In the early days of the World Wide Web (mid to late 90s) all the way to 2010 or 2012, linklists or blogrolls were not only popular but a standard part of webdesign. One fine morning it disappeared and no longer relevant. But is it really dead?
The longest downtime in the history of Facebook, Instagram, Messenger, and WhatsApp, should have had triggered meetings in many companies on business continuity and the importance of having a Plan B and a Plan C. This will also be remembered and used in schools and studies as the number one example on how not to setup security systems.
Yet main are asking: what else is there other than Facebook, Instagram, Messenger, and WhatsApp? They cornered the market and are as good as a monopoly. They are the Internet. They are the social web. Right?
NO and no.
Finally someone took the job in establishing a group in the Philippines to be “web standard” compliant. With the sudden influx of Filipino sites (thanks to blogging), many Filipinos are venturing into website creation. However, most learned from the not-so-good resources, usually from other people who also are not knowledgeable enough about the importance of being compliant to current web standards.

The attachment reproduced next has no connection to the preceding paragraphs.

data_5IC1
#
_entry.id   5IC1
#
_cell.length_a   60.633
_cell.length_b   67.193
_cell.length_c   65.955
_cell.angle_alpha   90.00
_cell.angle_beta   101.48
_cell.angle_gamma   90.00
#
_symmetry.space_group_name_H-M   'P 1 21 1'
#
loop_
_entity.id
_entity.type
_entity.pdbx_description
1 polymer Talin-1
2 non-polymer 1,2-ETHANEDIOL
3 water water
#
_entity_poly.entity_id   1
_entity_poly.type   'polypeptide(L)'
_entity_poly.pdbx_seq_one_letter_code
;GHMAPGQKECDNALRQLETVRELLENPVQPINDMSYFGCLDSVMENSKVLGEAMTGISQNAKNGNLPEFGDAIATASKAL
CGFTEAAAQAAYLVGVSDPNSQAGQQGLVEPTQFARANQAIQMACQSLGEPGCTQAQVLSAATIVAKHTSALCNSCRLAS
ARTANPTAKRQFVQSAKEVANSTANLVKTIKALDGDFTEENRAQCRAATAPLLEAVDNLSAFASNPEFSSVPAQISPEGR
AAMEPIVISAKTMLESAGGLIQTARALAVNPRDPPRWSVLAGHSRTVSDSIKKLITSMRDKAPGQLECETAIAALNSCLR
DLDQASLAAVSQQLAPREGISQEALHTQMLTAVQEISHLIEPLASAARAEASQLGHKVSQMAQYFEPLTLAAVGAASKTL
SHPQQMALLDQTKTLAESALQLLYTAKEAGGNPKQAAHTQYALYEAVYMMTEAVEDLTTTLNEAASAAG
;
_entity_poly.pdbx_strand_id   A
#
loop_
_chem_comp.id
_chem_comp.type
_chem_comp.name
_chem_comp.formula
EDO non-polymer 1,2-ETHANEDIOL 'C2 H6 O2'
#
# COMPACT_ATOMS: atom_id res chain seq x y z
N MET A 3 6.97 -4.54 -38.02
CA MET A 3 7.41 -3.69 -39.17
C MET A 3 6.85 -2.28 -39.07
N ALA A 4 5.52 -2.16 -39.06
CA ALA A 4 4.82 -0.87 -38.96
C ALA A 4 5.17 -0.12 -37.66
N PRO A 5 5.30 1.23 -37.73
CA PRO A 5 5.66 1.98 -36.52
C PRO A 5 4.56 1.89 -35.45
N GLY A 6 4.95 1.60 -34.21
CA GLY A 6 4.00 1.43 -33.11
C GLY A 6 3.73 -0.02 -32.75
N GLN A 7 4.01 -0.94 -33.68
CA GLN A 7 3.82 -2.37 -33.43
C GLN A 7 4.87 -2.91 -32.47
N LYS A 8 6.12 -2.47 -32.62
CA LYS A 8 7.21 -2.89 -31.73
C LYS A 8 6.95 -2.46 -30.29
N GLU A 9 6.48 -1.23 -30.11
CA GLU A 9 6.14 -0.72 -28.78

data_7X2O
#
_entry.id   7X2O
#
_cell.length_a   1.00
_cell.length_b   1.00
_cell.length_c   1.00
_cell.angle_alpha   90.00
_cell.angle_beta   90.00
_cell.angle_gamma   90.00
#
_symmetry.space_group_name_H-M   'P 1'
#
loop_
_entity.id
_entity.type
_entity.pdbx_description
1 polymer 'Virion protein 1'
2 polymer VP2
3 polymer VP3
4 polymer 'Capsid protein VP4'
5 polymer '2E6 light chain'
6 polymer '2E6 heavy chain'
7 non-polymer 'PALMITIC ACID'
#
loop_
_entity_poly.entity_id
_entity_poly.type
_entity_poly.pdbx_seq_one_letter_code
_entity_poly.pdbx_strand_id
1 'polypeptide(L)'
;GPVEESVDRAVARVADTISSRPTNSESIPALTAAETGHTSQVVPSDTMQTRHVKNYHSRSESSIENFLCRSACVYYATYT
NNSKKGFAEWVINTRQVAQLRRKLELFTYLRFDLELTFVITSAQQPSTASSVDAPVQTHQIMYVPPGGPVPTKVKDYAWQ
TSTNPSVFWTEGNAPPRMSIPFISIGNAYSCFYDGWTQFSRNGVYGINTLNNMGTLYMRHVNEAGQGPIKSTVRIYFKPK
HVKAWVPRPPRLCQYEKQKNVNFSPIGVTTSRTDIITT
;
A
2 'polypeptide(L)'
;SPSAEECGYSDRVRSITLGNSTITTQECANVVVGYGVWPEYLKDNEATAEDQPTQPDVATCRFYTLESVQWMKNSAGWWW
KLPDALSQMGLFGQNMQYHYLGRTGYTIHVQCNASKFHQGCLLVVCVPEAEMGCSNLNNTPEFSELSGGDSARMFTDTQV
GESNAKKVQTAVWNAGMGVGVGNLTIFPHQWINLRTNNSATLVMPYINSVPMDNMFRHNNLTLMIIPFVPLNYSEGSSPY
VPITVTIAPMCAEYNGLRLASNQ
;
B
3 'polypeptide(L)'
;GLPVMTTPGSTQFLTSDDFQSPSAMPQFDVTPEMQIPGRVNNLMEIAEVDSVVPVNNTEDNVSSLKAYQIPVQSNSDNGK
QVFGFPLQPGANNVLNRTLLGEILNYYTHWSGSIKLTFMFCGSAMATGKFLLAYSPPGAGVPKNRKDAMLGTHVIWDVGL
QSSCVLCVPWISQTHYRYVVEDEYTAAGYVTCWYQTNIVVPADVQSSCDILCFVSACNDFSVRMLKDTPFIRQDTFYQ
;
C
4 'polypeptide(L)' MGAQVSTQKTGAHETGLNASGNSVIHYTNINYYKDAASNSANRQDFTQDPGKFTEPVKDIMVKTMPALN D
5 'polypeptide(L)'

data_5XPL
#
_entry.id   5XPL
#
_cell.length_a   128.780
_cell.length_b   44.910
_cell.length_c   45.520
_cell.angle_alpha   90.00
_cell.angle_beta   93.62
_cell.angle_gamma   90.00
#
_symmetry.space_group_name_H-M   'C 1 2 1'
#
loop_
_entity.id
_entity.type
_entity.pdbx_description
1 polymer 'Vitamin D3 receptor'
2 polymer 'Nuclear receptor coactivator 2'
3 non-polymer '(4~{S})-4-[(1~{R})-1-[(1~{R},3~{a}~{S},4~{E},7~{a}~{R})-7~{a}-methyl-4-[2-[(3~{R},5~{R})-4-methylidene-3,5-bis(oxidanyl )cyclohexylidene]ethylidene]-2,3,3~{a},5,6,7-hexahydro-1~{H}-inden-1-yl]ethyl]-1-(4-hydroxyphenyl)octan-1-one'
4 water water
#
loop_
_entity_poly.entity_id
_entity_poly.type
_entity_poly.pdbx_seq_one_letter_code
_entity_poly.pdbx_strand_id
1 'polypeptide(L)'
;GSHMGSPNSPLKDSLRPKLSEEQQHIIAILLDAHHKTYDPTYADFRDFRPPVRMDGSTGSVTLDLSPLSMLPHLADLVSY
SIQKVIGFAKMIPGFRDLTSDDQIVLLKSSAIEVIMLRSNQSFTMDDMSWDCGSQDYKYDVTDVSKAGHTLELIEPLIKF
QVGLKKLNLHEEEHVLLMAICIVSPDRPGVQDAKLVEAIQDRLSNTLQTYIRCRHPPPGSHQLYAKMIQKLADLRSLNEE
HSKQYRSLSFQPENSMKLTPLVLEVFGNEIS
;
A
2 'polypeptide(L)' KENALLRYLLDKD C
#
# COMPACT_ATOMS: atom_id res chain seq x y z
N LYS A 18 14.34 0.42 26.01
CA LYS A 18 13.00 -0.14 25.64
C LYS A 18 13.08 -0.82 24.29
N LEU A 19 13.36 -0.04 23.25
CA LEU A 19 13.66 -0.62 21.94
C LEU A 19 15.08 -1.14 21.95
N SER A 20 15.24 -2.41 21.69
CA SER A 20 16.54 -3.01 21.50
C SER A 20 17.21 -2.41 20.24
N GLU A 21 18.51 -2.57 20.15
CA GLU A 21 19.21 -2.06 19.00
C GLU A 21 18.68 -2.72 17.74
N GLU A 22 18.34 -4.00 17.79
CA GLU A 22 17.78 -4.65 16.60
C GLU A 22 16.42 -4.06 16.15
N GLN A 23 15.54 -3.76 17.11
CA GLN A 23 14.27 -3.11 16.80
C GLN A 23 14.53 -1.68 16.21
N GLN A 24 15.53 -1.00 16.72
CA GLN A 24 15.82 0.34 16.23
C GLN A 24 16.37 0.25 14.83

The YOOki (柳紀 ・ 유 기) Chronicles is ᜌᜓᜃᜒ (Yuki ・ 雪亮)’s return into casual and personal blogging. The name “YOOki” is a mash-up of the acronym of YourOnly.One and my nickname ᜌᜓᜃᜒ (Yuki ・ 雪亮).
according to Chinese legend, 「柳」 (YOO) is an ancient Chinese surname. The ancestors of the surname were closely linked with the ancient sage-king named Yu Shun. In Korea, the 「유」 (YOO) lineage traces to the Xia, Han, and Joseon dynasties. Holders of the surname Yu or Yoo had a reputation for charity and diligence.1
It is also the word for “willow” or the “willow tree” which means graceful or slender; and a tree growing near a body of water which provide continuous nourishment and resources for everyone. It can also mean to exist, an oil (anointment(?)), and simply as “U” (you).
The hanzi 「紀」 (ki) character means to record, be disciplined, provide order. While the hangul equivalent, 「기」 (ki; gi), means energy, spirit, a banner, and a period of time; and is also a suffix used to make a gerund or an infinitive.
Can you guess what I mean by 「柳紀」 and 「유 기」 as the Chinese and Korean for “YOOki”?